Solar Orbiter launch: A UK built spacecraft will take the first-ever photos of Sun’s poles

Professor Harrison said: “It always sounds a bit strange to people to think the UK is actually one of the world-leading nations in terms of solar physics research.

“For a country that doesn’t actually have much Sun, it’s not likely, but there’s one thing where we have strengths.

“We’ve had missions over the years where we provided instruments, or even proposed the missions, which have been very successful.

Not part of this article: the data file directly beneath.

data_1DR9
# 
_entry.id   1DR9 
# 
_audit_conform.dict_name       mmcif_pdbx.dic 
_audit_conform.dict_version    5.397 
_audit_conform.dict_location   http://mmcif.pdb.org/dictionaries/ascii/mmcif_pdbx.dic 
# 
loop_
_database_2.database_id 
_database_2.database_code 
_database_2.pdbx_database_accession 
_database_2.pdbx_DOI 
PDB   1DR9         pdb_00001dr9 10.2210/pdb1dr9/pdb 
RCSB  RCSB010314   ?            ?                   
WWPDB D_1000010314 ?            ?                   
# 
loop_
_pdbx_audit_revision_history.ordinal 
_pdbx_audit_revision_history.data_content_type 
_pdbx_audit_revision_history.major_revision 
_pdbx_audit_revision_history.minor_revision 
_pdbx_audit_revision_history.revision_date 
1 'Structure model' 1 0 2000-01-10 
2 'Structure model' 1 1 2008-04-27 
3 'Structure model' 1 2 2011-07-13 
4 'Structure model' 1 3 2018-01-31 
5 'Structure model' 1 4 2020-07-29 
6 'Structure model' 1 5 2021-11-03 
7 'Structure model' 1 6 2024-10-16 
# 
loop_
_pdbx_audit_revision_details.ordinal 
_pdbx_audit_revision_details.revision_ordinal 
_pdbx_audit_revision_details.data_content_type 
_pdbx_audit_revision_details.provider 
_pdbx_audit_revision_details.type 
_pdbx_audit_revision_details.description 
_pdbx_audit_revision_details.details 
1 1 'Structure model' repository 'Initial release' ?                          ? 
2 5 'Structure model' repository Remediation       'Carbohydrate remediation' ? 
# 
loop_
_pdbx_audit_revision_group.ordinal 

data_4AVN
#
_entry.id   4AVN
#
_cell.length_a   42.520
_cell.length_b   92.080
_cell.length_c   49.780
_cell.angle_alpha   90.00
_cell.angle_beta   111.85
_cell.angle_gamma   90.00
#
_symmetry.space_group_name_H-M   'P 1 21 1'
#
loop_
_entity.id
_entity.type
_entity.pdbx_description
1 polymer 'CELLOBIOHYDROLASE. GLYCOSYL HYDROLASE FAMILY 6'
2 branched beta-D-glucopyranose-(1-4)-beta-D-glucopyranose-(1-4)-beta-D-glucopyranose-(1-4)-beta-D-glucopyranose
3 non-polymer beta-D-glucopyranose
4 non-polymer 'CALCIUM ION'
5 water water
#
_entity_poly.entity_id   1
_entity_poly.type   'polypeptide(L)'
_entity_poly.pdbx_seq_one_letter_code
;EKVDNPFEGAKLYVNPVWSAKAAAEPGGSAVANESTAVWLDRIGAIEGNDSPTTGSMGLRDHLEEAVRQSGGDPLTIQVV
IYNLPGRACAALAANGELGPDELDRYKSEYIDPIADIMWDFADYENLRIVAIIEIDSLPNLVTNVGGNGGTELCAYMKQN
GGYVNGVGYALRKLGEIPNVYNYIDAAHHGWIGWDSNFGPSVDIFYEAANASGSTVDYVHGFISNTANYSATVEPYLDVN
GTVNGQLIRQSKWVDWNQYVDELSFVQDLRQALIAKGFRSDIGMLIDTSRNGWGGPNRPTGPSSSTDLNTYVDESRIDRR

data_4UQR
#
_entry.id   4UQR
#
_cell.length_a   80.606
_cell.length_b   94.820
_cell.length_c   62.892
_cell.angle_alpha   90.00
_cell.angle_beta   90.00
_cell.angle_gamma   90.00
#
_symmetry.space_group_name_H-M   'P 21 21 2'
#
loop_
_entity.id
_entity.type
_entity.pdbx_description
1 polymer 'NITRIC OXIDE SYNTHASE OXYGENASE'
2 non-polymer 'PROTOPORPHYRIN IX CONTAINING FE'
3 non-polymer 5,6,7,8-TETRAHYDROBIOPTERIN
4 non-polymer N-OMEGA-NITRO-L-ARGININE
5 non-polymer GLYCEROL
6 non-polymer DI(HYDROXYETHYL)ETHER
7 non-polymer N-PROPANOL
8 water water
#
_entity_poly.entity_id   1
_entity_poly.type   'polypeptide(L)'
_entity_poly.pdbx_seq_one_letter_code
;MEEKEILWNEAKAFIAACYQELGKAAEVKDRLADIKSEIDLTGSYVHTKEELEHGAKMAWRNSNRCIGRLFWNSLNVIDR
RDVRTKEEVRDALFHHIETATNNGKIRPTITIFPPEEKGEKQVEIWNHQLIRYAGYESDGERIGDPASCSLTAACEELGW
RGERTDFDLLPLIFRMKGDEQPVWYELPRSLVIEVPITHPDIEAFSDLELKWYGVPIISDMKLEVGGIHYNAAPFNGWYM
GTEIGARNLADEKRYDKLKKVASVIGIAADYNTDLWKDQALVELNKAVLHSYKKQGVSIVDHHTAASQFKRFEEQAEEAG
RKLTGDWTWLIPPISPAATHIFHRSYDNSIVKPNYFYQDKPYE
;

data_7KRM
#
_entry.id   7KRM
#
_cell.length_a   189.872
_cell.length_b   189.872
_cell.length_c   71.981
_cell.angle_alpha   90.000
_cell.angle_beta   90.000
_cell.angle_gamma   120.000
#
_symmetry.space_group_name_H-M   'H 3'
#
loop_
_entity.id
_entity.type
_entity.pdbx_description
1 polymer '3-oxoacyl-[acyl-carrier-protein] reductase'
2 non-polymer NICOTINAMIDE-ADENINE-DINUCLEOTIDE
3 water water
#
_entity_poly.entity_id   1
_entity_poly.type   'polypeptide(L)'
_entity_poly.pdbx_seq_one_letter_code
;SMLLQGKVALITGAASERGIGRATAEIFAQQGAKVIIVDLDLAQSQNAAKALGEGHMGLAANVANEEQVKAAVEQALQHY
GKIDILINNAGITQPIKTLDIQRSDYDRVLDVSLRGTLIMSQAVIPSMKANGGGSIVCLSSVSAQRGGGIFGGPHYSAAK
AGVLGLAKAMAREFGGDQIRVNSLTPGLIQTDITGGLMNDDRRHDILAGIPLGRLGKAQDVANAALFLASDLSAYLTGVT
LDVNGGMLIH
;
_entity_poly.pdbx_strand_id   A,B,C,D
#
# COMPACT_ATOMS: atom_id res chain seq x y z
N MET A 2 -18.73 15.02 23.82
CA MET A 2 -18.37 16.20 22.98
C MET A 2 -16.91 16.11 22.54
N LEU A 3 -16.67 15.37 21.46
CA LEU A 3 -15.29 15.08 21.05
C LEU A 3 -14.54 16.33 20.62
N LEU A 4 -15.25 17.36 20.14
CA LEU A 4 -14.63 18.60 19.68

“This is kind of the latest version, if you like, and the point is that all missions so far being near the Earth or orbiting in front of the Earth or even observing from the ground, you don’t study planets that way do you? Ultimately you want to go there.

“And we’re not going to land on the Sun are we? What we proposed back in the year 2000 to the European Space Agency, was a mission to get close to the Sun.”

Solar Orbiter, or SolO, as it is sometimes affectively called, will approach the Sun from a distance of about 26 million miles (42 million km).

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